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Effect of selenium supplementation on CD4 T-cell recovery, viral suppression, morbidity and quality of life of HIV-infected patients in Rwanda: study protocol for a randomized controlled trial

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Author(s): Kamwesiga Julius | Mutabazi Vincent | Kayumba Josephine | Tayari Jean-Claude | Smyth Richard | Fay Heather | Umurerwa Alice | Baziruwiha Marcel | Ntizimira Christian | Murebwayire Antoinette | Haguma Jean | Nyiransabimana Julienne | Habarurema Donatille | Mukarukundo Veneranda | Nzabandora Jean | Nzamwita Pascal | Mukazayire Ernestine | Mills Edward | Seely Dugald | McCready Douglas | Warren Don

Journal: Trials
ISSN 1745-6215

Volume: 12;
Issue: 1;
Start page: 192;
Date: 2011;
Original page

ABSTRACT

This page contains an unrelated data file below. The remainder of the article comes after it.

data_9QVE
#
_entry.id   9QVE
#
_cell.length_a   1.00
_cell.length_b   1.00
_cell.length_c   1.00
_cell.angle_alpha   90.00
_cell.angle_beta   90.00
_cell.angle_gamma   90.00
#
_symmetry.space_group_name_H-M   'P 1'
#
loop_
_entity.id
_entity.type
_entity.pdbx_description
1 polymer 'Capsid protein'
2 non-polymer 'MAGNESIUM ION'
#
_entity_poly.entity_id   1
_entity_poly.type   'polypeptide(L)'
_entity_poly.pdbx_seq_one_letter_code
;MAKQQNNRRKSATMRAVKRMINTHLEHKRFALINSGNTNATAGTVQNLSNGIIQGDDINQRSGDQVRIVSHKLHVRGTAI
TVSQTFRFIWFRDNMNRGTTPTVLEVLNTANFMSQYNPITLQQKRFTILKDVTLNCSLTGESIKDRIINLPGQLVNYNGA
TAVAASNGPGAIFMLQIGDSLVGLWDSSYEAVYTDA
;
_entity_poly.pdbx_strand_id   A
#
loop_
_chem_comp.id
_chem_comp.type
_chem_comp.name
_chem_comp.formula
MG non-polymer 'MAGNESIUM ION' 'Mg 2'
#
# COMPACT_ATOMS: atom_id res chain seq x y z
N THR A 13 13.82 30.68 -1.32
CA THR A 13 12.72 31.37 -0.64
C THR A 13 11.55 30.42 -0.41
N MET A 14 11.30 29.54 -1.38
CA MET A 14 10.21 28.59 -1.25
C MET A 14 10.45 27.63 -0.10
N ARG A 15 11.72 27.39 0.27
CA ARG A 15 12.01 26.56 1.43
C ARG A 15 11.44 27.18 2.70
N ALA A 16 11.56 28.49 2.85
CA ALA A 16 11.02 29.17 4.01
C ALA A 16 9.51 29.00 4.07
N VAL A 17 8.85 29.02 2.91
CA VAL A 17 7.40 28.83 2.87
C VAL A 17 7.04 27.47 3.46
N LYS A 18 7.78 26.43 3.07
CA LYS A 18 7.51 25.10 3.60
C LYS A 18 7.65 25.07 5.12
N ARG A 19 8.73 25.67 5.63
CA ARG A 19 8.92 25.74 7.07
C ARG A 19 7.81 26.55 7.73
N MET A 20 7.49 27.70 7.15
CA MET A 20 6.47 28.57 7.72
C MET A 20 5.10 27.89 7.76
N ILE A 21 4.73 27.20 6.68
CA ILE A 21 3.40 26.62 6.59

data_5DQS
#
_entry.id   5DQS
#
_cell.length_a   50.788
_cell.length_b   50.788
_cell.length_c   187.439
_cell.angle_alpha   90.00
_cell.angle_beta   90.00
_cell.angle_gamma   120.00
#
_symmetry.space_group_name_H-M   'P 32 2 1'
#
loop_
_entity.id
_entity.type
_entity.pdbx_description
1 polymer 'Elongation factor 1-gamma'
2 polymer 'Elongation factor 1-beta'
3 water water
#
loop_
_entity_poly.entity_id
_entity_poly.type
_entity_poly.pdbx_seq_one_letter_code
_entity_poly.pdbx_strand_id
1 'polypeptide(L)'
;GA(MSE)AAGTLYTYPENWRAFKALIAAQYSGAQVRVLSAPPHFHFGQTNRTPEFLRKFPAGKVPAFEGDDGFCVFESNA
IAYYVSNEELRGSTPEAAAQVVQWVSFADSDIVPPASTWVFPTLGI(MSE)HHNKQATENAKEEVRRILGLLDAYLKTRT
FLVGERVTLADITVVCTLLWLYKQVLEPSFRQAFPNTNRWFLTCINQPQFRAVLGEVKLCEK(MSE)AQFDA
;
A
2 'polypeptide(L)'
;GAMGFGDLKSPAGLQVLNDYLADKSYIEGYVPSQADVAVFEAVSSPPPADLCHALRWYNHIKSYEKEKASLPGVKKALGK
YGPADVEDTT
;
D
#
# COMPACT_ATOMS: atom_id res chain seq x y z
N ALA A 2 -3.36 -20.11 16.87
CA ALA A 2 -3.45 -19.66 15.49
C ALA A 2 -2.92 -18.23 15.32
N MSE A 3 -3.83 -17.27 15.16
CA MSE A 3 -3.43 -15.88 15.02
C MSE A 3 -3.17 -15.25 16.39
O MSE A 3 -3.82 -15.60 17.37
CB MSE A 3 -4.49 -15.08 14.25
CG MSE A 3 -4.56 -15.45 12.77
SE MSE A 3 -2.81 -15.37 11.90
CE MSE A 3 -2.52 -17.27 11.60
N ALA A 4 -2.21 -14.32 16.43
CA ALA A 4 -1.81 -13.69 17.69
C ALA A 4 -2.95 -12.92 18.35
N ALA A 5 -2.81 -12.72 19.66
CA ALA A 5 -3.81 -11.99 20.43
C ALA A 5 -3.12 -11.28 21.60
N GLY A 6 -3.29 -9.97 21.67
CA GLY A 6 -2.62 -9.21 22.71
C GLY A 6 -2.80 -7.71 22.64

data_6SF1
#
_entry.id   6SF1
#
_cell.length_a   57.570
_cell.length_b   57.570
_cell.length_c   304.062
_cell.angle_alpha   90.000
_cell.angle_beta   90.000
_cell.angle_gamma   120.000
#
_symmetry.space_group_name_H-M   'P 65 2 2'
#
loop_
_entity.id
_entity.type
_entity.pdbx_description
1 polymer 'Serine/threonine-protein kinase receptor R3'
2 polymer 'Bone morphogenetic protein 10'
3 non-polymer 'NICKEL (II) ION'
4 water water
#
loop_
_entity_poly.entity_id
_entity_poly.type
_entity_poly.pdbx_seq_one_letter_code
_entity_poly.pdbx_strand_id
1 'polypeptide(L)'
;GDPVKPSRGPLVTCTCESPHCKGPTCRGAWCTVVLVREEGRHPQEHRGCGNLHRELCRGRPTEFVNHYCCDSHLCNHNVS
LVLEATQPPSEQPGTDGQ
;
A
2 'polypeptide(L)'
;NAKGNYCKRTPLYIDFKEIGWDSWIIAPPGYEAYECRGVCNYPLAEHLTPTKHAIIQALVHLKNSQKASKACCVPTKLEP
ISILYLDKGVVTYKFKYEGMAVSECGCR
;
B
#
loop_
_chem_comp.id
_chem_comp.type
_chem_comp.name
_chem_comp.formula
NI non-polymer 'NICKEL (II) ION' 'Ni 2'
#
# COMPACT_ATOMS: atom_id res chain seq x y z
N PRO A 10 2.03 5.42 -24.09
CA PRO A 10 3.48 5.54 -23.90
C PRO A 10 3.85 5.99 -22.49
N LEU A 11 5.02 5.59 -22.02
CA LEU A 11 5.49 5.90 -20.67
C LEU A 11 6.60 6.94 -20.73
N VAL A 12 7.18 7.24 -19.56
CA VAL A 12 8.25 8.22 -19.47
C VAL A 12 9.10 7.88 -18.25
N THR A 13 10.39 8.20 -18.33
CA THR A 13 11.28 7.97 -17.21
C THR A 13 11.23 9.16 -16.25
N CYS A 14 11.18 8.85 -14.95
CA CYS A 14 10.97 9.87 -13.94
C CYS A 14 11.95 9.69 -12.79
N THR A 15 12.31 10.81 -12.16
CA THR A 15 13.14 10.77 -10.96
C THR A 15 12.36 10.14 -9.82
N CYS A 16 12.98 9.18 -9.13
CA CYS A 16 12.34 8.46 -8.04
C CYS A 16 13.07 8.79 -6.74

Abstract Background Low levels of serum selenium are associated with increased risk of mortality among HIV+ patients in East Africa. We aim to assess the effect of selenium supplementation on CD4 cell count, HIV viral load, opportunistic infections, and quality of life in HIV-infected patients in Rwanda. Methods and Design A 24-month, multi-centre, patient and provider-blinded, randomized, placebo-controlled clinical trial involving 300 pre-antiretroviral therapy (ART) HIV-infected patients will be carried out at two sites in Rwanda. Patients ≥ 21 years of age with documented HIV infection, CD4 cell count of 400-650 cells/mm3, and not yet on ART will be recruited. Patients will be randomized at each study site using a randomized block design to receive either the selenium micronutrient supplement or an identically appearing placebo taken once daily. The primary outcome is a composite of time from baseline to reduction of CD4 T lymphocyte count below 350 cells/mm3 (confirmed by two measures at least one week apart), or start of ART, or the emergence of a documented CDC-defined AIDS-defining illness. An intention-to-treat analysis will be conducted using stepwise regression and structural equation modeling. Discussion Micronutrient interventions that aim to improve CD4 cell count, decrease opportunistic infections, decrease HIV viral load, and ultimately delay initiation of more costly ART may be beneficial, particularly in resource-constrained settings, such as sub-Saharan Africa. Additional trials are needed to determine if micro-supplementation can delay the need for more costly ART among HIV-infected patients. If shown to be effective, selenium supplementation may be of public health importance to HIV-infected populations, particularly in sub-Saharan Africa and other resource-constrained settings. Trial Registration NCT01327755

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